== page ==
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The Green Turtle has a circumglobal distribution, occurring throughout tropical and, to a lesser extent, subtropical waters (Atlantic Ocean – eastern central, northeast, northwest, southeast, southwest, western central; Indian Ocean – eastern, western; Mediterranean Sea; Pacific Ocean – eastern central, northwest, southwest, western central). Green turtles are highly migratory and they undertake complex movements and migrations through geographically disparate habitats. Nesting occurs in more than 80 countries worldwide (Hirth 1997). Their movements within the marine environment are less understood but it is believed that green turtles inhabit coastal waters of over 140 countries (Groombridge and Luxmoore 1989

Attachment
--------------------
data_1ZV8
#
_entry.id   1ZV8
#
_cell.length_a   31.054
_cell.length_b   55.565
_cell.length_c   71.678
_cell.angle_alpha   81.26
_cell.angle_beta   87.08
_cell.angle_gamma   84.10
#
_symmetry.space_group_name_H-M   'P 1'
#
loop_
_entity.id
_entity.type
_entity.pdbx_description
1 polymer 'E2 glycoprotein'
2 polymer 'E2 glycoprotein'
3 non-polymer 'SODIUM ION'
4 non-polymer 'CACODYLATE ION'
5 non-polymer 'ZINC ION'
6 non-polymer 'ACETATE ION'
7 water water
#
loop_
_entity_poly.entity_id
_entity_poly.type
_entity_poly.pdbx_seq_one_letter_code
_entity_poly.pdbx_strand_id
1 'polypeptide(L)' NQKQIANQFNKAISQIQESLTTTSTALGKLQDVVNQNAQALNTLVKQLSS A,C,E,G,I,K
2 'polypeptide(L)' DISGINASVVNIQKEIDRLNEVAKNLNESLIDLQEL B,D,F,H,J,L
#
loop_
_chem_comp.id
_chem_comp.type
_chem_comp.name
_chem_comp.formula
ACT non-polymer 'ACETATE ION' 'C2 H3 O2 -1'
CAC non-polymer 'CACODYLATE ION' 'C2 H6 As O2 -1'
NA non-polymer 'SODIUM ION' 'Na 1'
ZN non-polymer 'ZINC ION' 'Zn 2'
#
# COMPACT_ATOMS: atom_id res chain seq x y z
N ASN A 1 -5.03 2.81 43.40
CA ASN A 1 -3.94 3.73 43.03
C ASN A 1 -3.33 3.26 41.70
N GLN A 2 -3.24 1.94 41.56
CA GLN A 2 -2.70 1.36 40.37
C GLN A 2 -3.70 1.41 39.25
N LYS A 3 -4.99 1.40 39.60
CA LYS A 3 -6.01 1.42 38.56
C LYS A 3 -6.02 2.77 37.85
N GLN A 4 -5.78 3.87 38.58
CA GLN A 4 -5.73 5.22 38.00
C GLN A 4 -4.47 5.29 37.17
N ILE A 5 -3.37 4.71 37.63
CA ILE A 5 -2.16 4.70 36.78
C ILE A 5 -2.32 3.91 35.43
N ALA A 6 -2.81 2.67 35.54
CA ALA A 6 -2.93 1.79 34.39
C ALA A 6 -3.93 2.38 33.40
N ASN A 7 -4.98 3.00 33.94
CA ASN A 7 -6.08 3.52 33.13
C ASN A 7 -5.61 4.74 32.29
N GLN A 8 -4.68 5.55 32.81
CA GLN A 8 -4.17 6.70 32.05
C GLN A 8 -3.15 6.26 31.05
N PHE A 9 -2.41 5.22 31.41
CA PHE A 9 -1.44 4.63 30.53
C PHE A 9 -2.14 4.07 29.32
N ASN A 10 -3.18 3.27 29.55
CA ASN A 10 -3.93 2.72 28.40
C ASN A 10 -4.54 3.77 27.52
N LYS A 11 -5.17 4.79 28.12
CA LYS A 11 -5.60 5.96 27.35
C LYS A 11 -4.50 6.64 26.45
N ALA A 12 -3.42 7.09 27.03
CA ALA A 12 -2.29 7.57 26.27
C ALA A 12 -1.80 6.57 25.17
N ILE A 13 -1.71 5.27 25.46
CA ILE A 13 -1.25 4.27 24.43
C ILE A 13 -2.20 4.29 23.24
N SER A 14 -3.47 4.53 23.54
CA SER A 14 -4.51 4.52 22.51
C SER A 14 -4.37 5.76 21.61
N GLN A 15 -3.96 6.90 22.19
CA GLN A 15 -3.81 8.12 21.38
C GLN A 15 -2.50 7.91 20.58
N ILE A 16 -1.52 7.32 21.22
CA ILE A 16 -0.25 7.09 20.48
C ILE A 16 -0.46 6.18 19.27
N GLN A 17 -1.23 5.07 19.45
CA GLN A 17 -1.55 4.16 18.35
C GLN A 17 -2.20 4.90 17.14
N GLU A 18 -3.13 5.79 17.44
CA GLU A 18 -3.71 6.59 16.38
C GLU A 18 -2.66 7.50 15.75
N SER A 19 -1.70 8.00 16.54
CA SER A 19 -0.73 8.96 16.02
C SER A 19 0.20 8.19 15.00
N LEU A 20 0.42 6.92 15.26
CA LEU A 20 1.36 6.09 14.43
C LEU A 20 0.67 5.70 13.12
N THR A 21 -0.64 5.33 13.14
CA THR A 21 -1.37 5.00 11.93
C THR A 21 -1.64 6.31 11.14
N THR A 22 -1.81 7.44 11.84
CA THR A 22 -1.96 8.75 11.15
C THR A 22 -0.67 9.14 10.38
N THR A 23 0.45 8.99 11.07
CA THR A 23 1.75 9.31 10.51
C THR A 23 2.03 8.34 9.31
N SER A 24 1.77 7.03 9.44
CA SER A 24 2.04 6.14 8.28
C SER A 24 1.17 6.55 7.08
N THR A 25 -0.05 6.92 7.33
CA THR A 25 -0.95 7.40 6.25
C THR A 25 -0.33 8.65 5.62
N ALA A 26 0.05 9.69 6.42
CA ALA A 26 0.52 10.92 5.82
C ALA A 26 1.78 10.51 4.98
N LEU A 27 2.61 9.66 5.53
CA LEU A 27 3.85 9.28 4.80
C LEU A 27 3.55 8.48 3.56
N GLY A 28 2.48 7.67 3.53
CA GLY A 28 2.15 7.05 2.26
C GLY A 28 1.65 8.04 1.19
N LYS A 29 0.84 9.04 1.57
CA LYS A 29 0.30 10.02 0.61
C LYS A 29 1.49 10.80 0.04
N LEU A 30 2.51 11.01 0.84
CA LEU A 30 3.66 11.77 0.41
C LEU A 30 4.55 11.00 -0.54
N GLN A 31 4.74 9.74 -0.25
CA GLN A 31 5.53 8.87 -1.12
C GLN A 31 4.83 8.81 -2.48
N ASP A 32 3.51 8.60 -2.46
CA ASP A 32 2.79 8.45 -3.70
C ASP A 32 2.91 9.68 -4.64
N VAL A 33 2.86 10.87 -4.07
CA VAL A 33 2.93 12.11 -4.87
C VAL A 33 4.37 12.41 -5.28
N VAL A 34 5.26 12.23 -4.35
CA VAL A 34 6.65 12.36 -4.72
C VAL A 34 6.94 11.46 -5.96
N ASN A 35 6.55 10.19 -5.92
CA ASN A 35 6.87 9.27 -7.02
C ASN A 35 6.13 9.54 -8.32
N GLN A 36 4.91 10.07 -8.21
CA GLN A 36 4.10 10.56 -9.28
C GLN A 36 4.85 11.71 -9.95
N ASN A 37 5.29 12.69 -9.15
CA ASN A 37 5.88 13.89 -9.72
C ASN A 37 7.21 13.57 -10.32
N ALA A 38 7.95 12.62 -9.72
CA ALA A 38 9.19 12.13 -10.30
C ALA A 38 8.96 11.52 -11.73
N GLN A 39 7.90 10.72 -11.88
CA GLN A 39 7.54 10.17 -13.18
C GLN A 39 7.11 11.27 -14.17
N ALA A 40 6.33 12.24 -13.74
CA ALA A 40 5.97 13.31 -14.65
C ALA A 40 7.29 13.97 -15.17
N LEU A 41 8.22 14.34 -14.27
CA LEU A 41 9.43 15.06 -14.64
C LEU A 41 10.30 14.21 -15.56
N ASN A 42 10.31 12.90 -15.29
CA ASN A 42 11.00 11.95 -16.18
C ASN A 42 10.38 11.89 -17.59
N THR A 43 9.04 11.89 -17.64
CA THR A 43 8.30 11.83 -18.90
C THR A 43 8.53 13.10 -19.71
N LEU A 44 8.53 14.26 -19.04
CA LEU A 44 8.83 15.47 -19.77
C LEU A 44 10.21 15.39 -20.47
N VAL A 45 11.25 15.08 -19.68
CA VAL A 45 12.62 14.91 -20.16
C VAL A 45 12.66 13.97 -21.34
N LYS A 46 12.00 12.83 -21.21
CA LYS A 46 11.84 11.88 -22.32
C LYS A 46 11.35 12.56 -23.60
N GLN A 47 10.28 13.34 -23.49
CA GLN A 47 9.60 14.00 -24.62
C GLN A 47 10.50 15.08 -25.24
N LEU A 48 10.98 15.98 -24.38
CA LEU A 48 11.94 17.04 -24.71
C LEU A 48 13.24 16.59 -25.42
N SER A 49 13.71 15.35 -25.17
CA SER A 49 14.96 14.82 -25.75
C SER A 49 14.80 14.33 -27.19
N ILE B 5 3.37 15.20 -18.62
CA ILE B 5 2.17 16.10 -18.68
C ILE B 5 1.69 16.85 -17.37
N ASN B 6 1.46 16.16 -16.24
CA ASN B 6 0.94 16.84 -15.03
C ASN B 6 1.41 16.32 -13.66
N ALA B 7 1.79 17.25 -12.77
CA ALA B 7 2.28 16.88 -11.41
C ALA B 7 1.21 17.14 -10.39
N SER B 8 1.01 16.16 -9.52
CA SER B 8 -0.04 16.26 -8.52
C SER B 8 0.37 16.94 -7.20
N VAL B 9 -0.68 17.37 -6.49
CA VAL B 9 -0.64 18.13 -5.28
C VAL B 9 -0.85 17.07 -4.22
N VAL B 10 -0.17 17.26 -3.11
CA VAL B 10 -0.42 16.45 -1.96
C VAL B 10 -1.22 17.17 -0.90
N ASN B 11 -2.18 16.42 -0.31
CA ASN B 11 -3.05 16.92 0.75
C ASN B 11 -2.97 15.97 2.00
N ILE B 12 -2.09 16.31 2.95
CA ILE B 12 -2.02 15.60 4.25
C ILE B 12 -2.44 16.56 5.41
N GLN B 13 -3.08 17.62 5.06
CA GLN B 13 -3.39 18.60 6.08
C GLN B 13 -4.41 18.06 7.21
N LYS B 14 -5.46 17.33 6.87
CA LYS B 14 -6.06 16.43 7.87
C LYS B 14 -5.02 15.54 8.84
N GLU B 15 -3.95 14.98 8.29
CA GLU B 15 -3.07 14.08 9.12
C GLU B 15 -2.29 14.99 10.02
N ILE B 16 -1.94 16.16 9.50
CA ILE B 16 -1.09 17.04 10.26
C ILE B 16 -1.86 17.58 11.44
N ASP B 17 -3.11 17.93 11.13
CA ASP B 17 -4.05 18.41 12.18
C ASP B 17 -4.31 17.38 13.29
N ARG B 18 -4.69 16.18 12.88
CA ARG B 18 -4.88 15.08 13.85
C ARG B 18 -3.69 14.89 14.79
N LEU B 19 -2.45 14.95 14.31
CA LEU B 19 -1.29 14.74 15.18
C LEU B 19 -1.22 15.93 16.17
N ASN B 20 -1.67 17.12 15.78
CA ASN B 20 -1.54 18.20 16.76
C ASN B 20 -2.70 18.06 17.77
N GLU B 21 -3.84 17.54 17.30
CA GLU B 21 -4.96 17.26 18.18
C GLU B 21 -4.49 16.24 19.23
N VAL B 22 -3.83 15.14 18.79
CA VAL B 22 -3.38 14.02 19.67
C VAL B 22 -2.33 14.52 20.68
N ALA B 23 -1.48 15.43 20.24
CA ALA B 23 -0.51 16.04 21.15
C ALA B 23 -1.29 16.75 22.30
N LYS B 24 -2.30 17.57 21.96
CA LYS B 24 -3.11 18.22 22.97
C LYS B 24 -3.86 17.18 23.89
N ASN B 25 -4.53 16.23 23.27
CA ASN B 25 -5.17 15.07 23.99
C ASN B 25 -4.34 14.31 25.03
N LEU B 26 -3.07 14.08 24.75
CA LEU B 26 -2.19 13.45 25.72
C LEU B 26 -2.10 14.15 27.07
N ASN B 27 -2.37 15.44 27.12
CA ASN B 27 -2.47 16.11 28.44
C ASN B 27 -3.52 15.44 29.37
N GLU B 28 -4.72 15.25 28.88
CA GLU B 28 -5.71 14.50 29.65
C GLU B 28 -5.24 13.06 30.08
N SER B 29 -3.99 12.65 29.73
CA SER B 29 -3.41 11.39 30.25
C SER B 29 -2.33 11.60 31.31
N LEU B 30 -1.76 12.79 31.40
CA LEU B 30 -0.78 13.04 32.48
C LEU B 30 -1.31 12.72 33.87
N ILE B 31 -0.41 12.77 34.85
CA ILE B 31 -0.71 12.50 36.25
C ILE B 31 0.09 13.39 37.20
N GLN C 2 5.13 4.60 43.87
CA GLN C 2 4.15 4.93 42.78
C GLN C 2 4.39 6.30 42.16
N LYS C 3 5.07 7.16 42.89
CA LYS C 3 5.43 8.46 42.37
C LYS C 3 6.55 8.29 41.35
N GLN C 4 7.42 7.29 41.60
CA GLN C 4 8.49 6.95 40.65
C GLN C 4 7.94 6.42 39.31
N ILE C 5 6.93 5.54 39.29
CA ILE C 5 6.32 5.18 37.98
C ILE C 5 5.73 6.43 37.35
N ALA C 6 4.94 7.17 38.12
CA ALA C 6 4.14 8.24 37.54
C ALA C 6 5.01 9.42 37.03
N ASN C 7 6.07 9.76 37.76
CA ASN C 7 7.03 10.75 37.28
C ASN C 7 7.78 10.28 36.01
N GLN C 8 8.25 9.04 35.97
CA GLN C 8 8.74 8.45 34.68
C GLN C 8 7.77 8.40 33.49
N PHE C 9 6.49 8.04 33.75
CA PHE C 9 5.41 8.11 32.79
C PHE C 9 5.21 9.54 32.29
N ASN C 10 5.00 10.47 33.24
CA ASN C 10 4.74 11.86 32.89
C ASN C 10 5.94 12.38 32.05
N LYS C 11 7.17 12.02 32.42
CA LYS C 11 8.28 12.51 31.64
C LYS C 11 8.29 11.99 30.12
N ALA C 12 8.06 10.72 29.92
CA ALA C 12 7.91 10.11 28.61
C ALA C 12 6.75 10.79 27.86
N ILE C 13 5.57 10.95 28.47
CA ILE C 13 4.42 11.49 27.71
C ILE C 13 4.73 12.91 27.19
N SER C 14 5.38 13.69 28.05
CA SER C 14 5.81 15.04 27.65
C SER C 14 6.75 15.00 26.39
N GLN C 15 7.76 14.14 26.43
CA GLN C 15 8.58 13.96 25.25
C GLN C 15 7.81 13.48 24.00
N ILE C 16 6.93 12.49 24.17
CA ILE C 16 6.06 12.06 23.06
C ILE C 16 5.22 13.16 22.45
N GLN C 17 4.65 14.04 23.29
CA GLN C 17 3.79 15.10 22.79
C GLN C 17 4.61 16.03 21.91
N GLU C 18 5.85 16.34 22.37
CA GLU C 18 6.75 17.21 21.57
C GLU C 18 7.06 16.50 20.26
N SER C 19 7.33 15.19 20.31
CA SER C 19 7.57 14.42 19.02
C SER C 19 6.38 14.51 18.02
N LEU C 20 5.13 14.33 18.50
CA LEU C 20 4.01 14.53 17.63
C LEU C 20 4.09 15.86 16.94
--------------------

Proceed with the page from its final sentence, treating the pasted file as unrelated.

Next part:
Like most sea turtles, green turtles are highly migratory and use a wide range of broadly separated localities and habitats during their lifetimes (for review see Hirth 1997). Upon leaving the nesting beach, it has been hypothesized that hatchlings begin an oceanic phase (Carr 1987), perhaps floating passively in major current systems (gyres) that serve as open-ocean developmental grounds (Carr and Meylan 1980, Witham 1991). After a number of years in the oceanic zone, these turtles recruit to neritic developmental areas rich in seagrass and/or marine algae where they forage and grow until maturity (Musick and Limpus 1997). Upon attaining sexual maturity green turtles commence breeding migrations between foraging grounds and nesting areas that are undertaken every few years (Hirth 1997). Migrations are carried out by both males and females and may traverse oceanic zones, often spanning thousands of kilometers (Carr 1986, Mortimer and Portier 1989). During non-breeding periods adults reside at coastal neritic feeding areas that sometimes coincide with juvenile developmental habitats (e.g., Limpus et al. 1994, Seminoff et al. 2003).